In order to better understand what African nations need to do to reap the full benefits of the Internet, the Internet Society today released the study “Internet Development and Governance in Africa.” The report, issued at the Africa Internet Summit 2015 in Tunis, Tunisia, provides a comprehensive overview of the current state of the Internet
In order to better understand what African nations need to do to reap the full benefits of the Internet, the Internet Society today released the study “Internet Development and Governance in Africa.” The report, issued at the Africa Internet Summit 2015 in Tunis, Tunisia, provides a comprehensive overview of the current state of the Internet in Africa and highlights the importance of the multi-stakeholder model of Internet governance as an essential part of Africa’s Internet ecosystem.
In light of the rapid growth experienced by the continent in the past ten years, the report finds that the time is right to maximize that potential.
“As Africa’s user base grows, the need to coordinate and manage the growth and development of the Internet becomes increasingly important,” said Dawit Bekele, Internet Society Regional Bureau Director for Africa.
“If Africa has to make the progression towards a digital economy to reap the full benefits of the Internet, it needs to transition from basic connectivity to interconnectivity of networks and to interoperability of systems, and enable the development of applications and services that drive economic and social well-being.”
The report highlights steady adoption of this transformative technology since the introduction of the Internet to Africa in 1991, reaching just over 20% continent-wide, but these aggregate indicators mask glaring disparities in Internet development levels from country to country. Morocco has Internet penetration rates above 50%, while other African countries have penetration rates just under 2%. The majority of countries have Internet penetration below 10%–well below the 20% threshold found to be critical for countries to reap economic benefits.
One of the ways, identified by the report, to improve the interconnectivity of networks is to establish Internet eXchange Points (IXPs) at the local level. Africa now has more than 30 IXPs and is well on the way to achieving the goal of at least one IXP per country. The establishment of IXPs can catalyze the build-out of terrestrial infrastructure which in turn would make access to the Internet cheaper and faster.
One example of this effort is the East African Backhaul System (EABS), which will serve Kenya, Tanzania, Uganda, Rwanda, and Burundi. Through this infrastructure, the landlocked countries of Uganda, Rwanda and Burundi have established backbones that gain access to submarine fiber almost at the same price as that of the coastal countries.
An area that could be transitioned faster is the migration from analogue to digital broadcasting, which offers more opportunities to increase Internet access by freeing up unused spectrum. By June 2014, only 19 countries had started on the digital transition and by December 2014 only three countries (Tanzania, Rwanda and Mauritius) had completely switched off their analogue signals. As such, the majority of countries will not meet the ITU’s June 2015 deadline.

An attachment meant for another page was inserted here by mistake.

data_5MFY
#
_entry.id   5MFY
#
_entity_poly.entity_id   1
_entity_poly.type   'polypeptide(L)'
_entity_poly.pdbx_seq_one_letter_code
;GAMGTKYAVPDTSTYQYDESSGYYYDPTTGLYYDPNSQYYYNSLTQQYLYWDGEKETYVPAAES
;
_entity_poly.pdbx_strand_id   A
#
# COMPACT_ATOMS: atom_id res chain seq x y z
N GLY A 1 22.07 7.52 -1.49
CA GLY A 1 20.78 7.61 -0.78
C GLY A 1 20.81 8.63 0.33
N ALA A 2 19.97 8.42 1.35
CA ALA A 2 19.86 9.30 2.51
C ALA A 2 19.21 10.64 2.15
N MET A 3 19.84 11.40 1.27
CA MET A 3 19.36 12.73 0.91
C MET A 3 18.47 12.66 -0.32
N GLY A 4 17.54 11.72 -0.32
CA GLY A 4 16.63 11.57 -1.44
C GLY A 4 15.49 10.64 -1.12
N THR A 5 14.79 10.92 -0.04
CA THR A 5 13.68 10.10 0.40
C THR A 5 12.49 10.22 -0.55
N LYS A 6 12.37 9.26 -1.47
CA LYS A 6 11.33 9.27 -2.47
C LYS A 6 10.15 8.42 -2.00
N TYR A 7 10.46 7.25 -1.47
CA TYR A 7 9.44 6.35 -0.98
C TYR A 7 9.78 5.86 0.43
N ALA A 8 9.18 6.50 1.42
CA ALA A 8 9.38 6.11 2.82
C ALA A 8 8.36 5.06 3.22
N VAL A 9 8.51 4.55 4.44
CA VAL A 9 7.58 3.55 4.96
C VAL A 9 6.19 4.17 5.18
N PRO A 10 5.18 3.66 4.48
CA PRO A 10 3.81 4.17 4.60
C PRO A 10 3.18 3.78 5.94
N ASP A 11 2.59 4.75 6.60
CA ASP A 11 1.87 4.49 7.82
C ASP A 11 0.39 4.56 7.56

Another recommendation contained in the report is that the transition to and adoption of IPv6 in Africa should be accelerated. By ensuring that there are enough IP addresses to cater to current and future expansion of the Internet, IPv6 will enable the Internet-of-Things (IoT) or the Internet of Everything (IoE), which refers to the ability to connect to the Internet anything capable of having an IP address. Statistics show that South Africa and Egypt account for 97% of the uptake to date, which means all other countries are lagging behind with regards to IPv6 adoption.
As Africa’s infrastructure and user base grows, the need to coordinate and manage the growth and development of the Internet becomes increasingly important. Several institutions and processes have emerged over the last 15 years, each playing a role in strengthening Africa’s Internet ecosystem. Africa has embraced the multistakeholder model of Internet governance, which enables policymakers to draw from the expertise of the relevant stakeholders to develop sustainable Internet public policy approaches that can meet the policy challenges of the digital age.
This year has seen several significant milestones for Internet governance and development. Among these, the African Union has launched its Agenda 2065, which outlines development objectives for the next 50 years, and the United Nation’s Millennium Development Goals, which end in 2015, will now be replaced by the UN’s Sustainable Development Goals. Further, the UN General Assembly will make a determination on whether or not to extend the mandate of the Internet Governance Forum, an outgrowth the World Summit on the Information Society, which marks its 10th anniversary this year.
“The growth in Internet access in Africa since 2005 can be attributed in part to the strengthening of existing institutions, the emergence of regional and national IGFs and the increased commitment of African governments to ICT development,” concludes the report. “As Africa continues to make further strides in building its Internet economy, the multi-stakeholder model will continue to be an important element of helping Africa reach a critical mass of access and usage that can translate into sustained economic benefit.”